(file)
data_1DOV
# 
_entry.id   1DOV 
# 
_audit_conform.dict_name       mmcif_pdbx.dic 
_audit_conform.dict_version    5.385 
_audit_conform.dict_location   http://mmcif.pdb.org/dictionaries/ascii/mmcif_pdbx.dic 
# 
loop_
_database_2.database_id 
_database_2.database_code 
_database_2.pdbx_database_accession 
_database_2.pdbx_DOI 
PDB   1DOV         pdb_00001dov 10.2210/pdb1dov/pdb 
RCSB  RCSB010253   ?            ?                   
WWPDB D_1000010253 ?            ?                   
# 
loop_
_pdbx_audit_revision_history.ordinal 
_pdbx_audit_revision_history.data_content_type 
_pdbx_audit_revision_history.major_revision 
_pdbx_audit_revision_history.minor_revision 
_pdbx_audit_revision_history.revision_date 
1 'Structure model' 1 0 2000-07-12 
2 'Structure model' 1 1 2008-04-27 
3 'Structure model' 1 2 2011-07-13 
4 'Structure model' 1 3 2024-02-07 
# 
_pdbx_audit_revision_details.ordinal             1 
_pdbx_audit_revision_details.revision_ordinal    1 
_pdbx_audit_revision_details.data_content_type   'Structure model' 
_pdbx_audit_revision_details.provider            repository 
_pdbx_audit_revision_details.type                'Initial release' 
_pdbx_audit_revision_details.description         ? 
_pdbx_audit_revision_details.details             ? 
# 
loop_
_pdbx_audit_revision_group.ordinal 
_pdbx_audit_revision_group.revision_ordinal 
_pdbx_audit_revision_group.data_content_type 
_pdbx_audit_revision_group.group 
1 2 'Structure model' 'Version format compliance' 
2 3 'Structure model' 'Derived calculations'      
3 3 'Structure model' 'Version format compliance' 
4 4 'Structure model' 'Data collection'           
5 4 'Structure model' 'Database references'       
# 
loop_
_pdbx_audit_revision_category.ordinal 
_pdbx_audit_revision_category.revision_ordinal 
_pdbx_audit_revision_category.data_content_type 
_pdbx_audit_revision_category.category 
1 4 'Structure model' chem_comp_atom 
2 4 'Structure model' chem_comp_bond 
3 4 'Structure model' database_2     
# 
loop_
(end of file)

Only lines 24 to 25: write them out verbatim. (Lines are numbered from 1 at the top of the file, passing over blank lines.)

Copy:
1 'Structure model' 1 0 2000-07-12 
2 'Structure model' 1 1 2008-04-27 